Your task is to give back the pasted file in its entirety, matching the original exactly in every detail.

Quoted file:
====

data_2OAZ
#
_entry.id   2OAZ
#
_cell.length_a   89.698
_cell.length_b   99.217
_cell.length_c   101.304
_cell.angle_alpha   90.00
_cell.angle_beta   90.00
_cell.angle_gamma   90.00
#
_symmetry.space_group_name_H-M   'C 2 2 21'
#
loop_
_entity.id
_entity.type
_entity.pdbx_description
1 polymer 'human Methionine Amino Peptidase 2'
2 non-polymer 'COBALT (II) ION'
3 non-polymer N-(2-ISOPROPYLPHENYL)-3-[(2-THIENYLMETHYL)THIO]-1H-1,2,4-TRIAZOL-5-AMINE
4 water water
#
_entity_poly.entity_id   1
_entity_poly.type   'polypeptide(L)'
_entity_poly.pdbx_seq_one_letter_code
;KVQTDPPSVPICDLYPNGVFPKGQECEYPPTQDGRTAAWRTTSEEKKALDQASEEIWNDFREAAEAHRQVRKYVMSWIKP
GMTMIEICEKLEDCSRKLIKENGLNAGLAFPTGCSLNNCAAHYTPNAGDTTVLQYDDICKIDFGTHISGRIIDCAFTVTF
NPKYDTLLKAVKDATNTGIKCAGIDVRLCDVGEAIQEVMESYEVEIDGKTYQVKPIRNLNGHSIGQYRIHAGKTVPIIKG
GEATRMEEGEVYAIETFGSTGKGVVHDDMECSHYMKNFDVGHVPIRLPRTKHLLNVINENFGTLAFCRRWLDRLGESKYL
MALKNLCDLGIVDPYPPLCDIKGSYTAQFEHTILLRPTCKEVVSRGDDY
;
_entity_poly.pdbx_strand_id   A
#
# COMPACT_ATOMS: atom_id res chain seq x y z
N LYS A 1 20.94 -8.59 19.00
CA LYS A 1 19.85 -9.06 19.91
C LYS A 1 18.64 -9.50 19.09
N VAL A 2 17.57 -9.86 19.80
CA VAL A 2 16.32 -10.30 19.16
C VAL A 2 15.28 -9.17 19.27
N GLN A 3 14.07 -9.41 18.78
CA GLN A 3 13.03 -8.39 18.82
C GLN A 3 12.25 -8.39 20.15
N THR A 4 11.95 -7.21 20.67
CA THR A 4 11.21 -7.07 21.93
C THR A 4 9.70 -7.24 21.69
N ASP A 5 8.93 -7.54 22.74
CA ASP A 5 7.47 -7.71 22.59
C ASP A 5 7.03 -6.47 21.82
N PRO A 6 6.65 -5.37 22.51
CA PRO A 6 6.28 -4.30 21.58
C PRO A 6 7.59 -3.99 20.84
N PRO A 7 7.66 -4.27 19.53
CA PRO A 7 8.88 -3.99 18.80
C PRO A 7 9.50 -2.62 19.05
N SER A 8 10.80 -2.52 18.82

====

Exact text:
data_2OAZ
#
_entry.id   2OAZ
#
_cell.length_a   89.698
_cell.length_b   99.217
_cell.length_c   101.304
_cell.angle_alpha   90.00
_cell.angle_beta   90.00
_cell.angle_gamma   90.00
#
_symmetry.space_group_name_H-M   'C 2 2 21'
#
loop_
_entity.id
_entity.type
_entity.pdbx_description
1 polymer 'human Methionine Amino Peptidase 2'
2 non-polymer 'COBALT (II) ION'
3 non-polymer N-(2-ISOPROPYLPHENYL)-3-[(2-THIENYLMETHYL)THIO]-1H-1,2,4-TRIAZOL-5-AMINE
4 water water
#
_entity_poly.entity_id   1
_entity_poly.type   'polypeptide(L)'
_entity_poly.pdbx_seq_one_letter_code
;KVQTDPPSVPICDLYPNGVFPKGQECEYPPTQDGRTAAWRTTSEEKKALDQASEEIWNDFREAAEAHRQVRKYVMSWIKP
GMTMIEICEKLEDCSRKLIKENGLNAGLAFPTGCSLNNCAAHYTPNAGDTTVLQYDDICKIDFGTHISGRIIDCAFTVTF
NPKYDTLLKAVKDATNTGIKCAGIDVRLCDVGEAIQEVMESYEVEIDGKTYQVKPIRNLNGHSIGQYRIHAGKTVPIIKG
GEATRMEEGEVYAIETFGSTGKGVVHDDMECSHYMKNFDVGHVPIRLPRTKHLLNVINENFGTLAFCRRWLDRLGESKYL
MALKNLCDLGIVDPYPPLCDIKGSYTAQFEHTILLRPTCKEVVSRGDDY
;
_entity_poly.pdbx_strand_id   A
#
# COMPACT_ATOMS: atom_id res chain seq x y z
N LYS A 1 20.94 -8.59 19.00
CA LYS A 1 19.85 -9.06 19.91
C LYS A 1 18.64 -9.50 19.09
N VAL A 2 17.57 -9.86 19.80
CA VAL A 2 16.32 -10.30 19.16
C VAL A 2 15.28 -9.17 19.27
N GLN A 3 14.07 -9.41 18.78
CA GLN A 3 13.03 -8.39 18.82
C GLN A 3 12.25 -8.39 20.15
N THR A 4 11.95 -7.21 20.67
CA THR A 4 11.21 -7.07 21.93
C THR A 4 9.70 -7.24 21.69
N ASP A 5 8.93 -7.54 22.74
CA ASP A 5 7.47 -7.71 22.59
C ASP A 5 7.03 -6.47 21.82
N PRO A 6 6.65 -5.37 22.51
CA PRO A 6 6.28 -4.30 21.58
C PRO A 6 7.59 -3.99 20.84
N PRO A 7 7.66 -4.27 19.53
CA PRO A 7 8.88 -3.99 18.80
C PRO A 7 9.50 -2.62 19.05
N SER A 8 10.80 -2.52 18.82